The Marlins catcher is flat out on fire. Realmuto has begun the year batting primarily in the two-hole, which has worked great so far as he is currently batting over .500. I wasn’t expecting this to type of success to happen to Realmuto, nor am I expecting it to continue.
The 26-year-old has a career ISO of .141, which suggests that his home run totals will not spike any time soon. This paired with his atrocious career walk rate of 4.7 percent makes me uneasy when thinking about Realmuto going forward.
Nomar Mazara, Right Fielder, Texas Rangers
- 10 for 21 with 5 runs scored, 2 HR, and 9 RBI
The Rangers outfielder is off to a hot start in his second major league season. He has already mustered up nine RBI along with two home runs, all while batting just under .500. The 22-year-old has been a highly touted prospect since he was signed in 2012, and for good reason. He has hit 20 home runs twice, once at the minor-league level, and the other time being last season in 145 at bats in the majors. He is also a career .271 hitter at all levels, which is very respectable. In a full season, Mazara should have no problem hitting 20 bombs and batting .270 plus.
Dallas Keuchel, Starting Pitcher, Houston Astros
- 1-0 allowing 1 ER, 4 H, and 3 BB over 14 IP with 8 Ks
The 2015 Cy Young struggled last season as he dealt with nagging shoulder and back injuries throughout the year. He has come into 2017 at 100 percent, and is ready for the season, which has shown in his first two appearances. Keuchel’s two starts have resulted in one win, and only one earned run over 14 innings pitched. The Astro’s are beginning to look like one of the American League’s most dangerous teams, which along with Keuchel’s improved health, gives him good chances of becoming the Cy Young once again.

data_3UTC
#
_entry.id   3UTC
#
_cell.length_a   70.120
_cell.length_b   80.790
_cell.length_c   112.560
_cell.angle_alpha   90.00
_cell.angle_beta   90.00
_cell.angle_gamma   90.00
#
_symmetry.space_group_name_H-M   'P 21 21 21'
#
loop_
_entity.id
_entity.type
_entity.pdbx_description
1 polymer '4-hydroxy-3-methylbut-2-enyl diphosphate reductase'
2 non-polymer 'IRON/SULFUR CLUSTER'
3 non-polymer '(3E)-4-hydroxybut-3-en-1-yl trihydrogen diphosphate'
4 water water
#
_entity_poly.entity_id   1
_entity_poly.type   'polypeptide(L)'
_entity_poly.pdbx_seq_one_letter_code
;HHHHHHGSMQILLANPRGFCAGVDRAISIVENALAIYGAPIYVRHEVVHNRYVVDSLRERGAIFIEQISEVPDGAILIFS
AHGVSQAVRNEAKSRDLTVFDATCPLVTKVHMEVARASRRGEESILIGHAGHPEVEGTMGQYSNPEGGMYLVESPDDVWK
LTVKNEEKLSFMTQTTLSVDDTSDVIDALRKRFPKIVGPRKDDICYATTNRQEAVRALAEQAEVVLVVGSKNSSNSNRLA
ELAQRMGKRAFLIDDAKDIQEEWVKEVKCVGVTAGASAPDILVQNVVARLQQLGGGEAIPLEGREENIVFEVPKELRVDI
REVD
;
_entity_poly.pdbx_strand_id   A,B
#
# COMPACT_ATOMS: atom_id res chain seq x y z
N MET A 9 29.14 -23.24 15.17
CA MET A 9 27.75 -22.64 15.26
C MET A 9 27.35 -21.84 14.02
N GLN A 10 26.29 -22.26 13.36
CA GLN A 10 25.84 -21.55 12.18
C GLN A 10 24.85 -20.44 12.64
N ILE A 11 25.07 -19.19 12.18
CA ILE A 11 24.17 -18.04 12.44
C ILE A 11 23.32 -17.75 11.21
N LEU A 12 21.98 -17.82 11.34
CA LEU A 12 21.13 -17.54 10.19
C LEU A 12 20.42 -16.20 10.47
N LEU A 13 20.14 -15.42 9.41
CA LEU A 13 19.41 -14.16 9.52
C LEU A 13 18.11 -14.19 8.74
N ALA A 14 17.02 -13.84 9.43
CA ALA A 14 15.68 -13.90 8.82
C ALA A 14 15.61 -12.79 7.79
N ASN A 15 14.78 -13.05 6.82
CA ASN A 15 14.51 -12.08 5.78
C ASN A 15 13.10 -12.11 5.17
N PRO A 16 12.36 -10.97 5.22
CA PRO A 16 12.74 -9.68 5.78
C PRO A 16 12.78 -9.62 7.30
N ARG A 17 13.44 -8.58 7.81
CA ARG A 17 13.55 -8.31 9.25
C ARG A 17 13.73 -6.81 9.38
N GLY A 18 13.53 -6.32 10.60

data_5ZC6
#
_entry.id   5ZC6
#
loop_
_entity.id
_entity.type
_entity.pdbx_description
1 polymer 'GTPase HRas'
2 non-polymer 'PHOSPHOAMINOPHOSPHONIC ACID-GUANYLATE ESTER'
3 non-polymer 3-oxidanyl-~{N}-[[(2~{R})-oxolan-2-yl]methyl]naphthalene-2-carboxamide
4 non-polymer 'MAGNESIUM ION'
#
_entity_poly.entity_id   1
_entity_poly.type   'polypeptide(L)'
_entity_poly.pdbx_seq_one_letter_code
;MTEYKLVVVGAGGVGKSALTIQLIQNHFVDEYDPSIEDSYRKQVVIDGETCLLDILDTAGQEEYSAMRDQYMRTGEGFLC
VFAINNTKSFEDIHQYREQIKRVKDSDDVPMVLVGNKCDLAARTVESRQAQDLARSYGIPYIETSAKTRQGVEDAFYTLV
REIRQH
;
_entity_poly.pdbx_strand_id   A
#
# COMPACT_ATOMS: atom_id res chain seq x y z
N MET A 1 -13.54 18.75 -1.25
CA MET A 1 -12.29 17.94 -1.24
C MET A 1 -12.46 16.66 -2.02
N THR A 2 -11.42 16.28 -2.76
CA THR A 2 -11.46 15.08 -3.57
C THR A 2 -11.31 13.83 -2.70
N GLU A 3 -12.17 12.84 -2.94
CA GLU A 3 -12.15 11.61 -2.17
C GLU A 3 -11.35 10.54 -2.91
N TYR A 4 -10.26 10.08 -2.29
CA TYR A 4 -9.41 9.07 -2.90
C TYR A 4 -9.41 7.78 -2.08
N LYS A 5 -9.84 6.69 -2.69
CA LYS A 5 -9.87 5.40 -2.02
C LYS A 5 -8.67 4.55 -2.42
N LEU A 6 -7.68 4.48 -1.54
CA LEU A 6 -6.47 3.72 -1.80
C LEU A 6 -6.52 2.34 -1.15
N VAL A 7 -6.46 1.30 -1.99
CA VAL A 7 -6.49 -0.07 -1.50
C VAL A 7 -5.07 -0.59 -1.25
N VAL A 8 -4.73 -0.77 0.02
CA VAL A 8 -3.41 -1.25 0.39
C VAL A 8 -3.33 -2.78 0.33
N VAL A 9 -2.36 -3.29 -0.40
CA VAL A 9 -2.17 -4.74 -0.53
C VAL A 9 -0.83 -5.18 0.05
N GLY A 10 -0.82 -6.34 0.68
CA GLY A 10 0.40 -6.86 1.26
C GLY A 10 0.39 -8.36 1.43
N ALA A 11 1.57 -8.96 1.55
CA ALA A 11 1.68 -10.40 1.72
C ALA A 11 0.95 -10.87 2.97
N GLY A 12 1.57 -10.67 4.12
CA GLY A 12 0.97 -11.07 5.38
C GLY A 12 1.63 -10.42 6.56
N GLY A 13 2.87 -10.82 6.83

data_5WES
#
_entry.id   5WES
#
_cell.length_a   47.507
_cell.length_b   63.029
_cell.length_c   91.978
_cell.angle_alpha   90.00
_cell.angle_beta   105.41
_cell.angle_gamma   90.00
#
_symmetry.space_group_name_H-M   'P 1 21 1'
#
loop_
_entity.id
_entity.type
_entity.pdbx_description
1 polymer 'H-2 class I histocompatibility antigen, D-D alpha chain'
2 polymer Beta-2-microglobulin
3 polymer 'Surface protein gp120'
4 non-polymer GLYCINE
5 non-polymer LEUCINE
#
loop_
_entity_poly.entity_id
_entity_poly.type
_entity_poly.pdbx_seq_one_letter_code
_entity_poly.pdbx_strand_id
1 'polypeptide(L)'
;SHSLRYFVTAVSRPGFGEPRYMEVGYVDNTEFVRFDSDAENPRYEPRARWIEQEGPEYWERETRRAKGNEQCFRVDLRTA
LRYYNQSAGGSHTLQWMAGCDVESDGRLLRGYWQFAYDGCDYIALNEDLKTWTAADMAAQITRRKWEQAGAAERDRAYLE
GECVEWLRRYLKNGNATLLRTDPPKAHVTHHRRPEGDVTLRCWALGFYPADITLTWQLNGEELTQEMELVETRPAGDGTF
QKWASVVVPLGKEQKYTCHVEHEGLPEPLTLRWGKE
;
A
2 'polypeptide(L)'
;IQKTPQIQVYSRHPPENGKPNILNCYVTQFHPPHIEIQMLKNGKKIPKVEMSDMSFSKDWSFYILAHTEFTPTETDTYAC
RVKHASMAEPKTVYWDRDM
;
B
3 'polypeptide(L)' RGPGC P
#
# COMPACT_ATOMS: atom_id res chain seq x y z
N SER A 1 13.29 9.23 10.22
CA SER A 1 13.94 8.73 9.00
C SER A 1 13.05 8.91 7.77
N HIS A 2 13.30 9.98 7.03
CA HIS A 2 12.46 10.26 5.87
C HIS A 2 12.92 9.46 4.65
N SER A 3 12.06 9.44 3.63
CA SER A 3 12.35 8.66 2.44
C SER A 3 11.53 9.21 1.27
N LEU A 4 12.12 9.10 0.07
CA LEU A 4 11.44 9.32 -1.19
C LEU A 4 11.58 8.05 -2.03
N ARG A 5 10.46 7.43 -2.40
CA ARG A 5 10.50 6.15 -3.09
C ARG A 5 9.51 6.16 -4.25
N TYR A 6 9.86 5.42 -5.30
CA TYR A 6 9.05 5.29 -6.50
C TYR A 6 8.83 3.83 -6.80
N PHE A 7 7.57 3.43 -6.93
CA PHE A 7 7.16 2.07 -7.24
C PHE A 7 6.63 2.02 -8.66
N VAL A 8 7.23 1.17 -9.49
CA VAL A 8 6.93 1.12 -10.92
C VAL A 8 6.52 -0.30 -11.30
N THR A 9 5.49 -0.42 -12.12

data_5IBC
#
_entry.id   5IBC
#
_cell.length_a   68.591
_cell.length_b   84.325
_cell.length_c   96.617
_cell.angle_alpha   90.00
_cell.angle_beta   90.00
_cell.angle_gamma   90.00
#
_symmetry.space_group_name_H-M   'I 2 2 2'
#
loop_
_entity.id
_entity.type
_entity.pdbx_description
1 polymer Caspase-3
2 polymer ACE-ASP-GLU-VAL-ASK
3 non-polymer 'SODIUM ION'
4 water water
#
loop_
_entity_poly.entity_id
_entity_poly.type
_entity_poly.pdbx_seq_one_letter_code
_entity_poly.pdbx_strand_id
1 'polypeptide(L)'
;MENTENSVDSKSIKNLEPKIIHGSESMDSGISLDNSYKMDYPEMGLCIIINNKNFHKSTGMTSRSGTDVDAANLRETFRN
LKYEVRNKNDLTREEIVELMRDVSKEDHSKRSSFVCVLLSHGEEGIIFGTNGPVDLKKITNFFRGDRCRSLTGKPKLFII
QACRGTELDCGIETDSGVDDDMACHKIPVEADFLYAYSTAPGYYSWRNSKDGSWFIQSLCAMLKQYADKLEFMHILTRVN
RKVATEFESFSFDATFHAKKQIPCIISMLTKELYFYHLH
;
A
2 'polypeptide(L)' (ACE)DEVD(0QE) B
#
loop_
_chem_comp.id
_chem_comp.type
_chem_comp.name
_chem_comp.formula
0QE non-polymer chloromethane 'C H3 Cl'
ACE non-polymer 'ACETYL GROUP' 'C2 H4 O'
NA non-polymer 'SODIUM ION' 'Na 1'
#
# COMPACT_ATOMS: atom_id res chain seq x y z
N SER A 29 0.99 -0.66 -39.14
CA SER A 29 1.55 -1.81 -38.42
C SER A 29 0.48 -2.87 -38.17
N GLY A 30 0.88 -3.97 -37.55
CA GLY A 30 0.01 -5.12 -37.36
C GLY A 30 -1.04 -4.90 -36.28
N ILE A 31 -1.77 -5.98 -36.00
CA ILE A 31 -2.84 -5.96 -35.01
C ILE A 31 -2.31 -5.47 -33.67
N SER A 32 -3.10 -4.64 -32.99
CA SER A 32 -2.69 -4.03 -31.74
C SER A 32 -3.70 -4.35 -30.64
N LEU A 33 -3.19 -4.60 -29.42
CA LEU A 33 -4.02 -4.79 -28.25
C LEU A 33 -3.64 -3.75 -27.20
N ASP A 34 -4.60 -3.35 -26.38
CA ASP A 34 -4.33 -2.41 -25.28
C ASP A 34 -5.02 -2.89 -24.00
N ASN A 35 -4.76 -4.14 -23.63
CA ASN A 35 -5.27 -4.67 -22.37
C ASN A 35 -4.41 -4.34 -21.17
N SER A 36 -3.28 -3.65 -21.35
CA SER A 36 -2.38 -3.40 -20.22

Sam Dyson, Relief Pitcher, Texas Rangers
- 0-2 allowing 8 ER, 7 H, and 2 BB over 1 IP with 0 Ks
Dyson has gotten shelled in his first two appearances this season, pitching a total of one inning, allowing eight runs, walking two, and striking out none. Of course, his first two outings are disconcerting, but manager Jeff Banister has said he is not ready to move Dyson out of the closer role yet.
Dyson had a very successful 2016, pitching a total of 70 1/3 innings, resulting in a 2.43 ERA and 55 strike outs. I have confidence in Dyson retaining the closer job for the long-term future, as he has had enough success in the past to warrant a longer leash than most closers.